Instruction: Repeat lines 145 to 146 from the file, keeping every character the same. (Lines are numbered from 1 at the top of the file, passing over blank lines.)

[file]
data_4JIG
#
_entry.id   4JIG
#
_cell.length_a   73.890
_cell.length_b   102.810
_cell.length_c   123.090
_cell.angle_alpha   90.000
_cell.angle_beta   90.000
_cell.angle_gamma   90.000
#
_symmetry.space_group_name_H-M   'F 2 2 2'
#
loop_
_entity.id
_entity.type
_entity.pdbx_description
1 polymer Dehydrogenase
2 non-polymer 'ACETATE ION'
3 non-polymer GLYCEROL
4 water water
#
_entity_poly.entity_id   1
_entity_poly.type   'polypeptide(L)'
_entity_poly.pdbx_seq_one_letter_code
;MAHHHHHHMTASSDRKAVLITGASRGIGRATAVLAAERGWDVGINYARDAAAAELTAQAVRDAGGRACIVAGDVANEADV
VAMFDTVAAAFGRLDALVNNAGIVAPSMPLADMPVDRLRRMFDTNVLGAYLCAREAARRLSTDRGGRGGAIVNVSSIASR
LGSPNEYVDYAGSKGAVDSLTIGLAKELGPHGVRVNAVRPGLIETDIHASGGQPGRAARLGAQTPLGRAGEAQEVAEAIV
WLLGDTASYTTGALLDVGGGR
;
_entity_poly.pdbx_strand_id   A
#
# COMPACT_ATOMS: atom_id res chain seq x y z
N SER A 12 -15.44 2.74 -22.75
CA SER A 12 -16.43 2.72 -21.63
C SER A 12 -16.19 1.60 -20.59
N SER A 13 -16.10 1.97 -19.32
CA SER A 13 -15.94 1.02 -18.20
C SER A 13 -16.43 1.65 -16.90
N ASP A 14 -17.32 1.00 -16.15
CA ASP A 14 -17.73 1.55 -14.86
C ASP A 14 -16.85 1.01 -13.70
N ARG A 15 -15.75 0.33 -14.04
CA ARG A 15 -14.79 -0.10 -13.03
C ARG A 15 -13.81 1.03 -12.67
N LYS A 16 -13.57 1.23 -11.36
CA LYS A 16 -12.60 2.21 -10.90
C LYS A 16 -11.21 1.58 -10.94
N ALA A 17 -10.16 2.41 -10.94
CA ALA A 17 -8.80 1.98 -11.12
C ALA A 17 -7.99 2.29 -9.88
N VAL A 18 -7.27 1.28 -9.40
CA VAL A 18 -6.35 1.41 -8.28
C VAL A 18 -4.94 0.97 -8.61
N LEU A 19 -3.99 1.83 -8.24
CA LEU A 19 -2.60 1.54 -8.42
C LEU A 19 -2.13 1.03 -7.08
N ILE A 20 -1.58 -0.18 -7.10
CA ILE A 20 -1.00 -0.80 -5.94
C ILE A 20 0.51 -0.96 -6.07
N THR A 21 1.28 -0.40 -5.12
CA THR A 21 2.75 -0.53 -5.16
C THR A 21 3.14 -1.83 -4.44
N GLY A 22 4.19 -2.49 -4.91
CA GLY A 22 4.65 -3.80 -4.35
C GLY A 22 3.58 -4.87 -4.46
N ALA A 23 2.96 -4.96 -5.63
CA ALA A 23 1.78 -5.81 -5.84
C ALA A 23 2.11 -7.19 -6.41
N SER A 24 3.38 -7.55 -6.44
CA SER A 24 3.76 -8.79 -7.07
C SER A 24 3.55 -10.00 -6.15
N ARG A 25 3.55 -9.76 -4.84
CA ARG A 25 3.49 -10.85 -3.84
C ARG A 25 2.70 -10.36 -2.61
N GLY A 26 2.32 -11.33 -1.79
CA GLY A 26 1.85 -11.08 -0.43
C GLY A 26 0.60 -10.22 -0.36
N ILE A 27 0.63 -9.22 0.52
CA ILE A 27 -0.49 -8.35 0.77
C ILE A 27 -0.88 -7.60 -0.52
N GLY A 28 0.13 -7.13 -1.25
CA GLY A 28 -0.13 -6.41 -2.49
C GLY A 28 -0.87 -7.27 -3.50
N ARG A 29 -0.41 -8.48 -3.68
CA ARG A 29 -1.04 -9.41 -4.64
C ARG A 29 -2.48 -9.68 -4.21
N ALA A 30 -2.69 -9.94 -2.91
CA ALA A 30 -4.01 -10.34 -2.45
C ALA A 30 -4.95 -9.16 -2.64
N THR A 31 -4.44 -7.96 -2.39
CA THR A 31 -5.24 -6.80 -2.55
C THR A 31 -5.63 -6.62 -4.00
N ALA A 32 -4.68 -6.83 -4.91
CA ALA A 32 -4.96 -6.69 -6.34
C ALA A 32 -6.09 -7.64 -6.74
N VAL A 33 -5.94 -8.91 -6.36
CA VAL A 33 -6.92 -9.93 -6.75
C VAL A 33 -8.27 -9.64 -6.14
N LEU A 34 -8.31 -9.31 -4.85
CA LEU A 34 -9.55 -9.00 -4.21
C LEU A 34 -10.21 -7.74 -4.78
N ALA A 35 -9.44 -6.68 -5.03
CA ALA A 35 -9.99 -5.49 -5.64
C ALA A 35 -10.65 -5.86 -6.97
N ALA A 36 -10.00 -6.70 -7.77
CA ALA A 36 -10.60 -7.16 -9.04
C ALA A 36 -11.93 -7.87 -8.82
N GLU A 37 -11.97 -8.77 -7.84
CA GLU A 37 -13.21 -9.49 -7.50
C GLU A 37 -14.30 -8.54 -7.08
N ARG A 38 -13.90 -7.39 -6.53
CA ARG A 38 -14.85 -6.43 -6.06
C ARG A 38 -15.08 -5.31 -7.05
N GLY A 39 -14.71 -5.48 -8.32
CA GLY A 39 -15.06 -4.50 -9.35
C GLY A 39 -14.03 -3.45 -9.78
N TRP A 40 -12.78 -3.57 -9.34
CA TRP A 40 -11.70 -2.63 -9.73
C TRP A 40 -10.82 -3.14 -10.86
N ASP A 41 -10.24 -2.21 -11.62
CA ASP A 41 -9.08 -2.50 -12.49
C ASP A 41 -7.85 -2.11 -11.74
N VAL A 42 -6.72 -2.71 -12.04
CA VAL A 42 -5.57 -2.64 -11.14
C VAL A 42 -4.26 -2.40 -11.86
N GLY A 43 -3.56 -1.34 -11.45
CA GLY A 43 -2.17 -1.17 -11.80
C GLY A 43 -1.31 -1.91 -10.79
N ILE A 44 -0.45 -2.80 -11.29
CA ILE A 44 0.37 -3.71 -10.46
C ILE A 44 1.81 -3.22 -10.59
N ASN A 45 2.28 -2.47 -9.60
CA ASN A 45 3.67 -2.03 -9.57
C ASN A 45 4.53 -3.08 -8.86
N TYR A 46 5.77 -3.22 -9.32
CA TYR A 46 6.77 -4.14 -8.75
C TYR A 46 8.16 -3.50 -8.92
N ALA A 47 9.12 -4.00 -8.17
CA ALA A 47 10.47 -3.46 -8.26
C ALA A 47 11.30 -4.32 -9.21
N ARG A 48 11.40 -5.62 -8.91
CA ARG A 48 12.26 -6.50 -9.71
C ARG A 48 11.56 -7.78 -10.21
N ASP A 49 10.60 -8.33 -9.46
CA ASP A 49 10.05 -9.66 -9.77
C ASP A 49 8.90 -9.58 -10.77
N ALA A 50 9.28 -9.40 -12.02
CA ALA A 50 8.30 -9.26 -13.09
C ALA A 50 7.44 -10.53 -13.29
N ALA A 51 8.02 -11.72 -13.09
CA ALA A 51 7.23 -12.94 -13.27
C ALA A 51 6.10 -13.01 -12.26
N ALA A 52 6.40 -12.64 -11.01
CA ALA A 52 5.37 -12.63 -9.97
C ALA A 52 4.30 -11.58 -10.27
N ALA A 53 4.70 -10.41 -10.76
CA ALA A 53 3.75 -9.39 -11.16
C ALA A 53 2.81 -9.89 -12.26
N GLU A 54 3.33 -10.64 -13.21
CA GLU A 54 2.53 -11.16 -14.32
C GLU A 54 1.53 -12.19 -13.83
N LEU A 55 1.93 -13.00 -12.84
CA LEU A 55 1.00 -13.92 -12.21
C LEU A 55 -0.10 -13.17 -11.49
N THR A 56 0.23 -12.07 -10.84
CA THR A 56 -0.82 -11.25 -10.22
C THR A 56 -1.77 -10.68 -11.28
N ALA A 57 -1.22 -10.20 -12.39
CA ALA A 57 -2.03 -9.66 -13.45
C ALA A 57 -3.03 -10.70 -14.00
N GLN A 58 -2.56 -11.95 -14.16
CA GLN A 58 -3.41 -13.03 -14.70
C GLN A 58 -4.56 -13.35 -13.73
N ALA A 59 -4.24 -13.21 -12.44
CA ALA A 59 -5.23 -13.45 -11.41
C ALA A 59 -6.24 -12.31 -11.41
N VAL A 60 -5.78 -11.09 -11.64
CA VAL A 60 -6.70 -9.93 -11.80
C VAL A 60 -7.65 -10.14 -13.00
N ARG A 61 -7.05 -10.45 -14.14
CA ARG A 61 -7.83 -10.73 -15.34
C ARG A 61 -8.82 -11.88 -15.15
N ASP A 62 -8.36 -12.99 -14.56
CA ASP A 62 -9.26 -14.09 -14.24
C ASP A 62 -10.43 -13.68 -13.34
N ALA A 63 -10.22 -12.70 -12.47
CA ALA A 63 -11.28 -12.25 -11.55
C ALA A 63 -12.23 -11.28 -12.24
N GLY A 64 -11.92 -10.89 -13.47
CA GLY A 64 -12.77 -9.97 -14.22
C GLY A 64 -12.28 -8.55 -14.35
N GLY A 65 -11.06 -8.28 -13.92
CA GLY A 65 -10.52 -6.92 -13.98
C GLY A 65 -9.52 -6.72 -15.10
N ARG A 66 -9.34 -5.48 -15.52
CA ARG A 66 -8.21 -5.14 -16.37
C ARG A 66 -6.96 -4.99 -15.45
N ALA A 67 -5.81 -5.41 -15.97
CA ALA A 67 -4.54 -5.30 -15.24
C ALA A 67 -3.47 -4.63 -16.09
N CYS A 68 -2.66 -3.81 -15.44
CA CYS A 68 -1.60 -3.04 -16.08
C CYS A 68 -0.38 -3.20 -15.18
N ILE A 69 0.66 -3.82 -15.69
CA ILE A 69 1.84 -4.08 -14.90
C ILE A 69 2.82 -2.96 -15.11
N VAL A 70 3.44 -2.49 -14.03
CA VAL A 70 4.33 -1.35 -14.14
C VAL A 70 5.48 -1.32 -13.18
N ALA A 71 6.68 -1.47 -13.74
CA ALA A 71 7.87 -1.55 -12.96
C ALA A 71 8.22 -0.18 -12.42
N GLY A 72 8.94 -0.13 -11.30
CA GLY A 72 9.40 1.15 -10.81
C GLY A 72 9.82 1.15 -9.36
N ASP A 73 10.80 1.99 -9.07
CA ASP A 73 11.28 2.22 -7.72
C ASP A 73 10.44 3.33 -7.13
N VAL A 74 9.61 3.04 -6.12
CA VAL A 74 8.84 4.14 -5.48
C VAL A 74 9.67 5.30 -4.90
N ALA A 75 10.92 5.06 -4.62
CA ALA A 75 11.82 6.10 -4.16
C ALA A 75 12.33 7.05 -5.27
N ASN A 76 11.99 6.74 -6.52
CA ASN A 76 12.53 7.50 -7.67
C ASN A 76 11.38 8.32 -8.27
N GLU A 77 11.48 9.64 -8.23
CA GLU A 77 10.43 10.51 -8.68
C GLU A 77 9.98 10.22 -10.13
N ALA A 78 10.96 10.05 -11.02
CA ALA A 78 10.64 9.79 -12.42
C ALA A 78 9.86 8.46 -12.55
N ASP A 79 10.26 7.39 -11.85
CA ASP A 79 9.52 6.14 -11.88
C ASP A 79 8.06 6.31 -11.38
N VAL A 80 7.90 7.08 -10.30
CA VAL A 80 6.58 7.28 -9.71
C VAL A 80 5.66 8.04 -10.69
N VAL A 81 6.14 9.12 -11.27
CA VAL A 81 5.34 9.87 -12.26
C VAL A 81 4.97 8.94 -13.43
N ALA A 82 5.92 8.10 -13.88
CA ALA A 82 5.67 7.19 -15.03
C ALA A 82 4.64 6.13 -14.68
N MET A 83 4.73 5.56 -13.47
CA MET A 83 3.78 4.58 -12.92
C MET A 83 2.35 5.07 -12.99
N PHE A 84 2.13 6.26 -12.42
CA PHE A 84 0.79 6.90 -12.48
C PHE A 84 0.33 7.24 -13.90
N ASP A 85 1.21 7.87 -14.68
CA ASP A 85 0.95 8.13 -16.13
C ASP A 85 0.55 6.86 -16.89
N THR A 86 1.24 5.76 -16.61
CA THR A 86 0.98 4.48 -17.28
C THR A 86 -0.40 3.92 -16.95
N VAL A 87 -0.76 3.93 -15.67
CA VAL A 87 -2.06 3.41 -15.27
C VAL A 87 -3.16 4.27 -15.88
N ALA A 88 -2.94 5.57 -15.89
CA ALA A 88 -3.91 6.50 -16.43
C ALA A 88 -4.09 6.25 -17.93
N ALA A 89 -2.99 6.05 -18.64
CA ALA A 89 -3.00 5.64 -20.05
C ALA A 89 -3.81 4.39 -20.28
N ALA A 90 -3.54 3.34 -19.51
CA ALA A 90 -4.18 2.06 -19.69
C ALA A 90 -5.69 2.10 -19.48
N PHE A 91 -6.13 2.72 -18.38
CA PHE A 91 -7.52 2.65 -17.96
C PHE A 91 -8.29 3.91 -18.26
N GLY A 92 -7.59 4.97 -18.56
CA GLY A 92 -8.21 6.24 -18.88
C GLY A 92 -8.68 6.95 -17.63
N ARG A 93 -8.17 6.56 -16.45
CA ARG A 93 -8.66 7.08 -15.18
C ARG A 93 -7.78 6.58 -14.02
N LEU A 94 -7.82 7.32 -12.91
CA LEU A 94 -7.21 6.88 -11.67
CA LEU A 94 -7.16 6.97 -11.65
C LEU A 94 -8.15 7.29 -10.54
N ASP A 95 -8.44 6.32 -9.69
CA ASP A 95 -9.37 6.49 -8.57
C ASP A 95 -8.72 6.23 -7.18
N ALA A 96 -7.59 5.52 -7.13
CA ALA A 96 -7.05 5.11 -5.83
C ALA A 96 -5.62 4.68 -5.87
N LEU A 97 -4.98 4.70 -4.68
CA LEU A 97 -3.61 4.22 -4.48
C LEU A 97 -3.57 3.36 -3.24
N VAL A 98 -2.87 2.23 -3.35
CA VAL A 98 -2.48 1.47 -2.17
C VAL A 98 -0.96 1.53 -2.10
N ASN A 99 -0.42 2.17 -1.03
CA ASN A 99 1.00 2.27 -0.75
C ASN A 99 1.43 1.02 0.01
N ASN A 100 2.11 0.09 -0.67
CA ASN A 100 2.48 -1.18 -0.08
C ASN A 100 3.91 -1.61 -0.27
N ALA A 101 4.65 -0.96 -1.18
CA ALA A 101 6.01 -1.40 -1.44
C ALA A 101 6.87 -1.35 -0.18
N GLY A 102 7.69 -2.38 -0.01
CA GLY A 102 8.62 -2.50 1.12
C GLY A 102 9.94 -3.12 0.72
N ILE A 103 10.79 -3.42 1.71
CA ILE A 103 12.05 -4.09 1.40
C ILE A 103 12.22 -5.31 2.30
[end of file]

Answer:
N ASP A 49 10.60 -8.33 -9.46
CA ASP A 49 10.05 -9.66 -9.77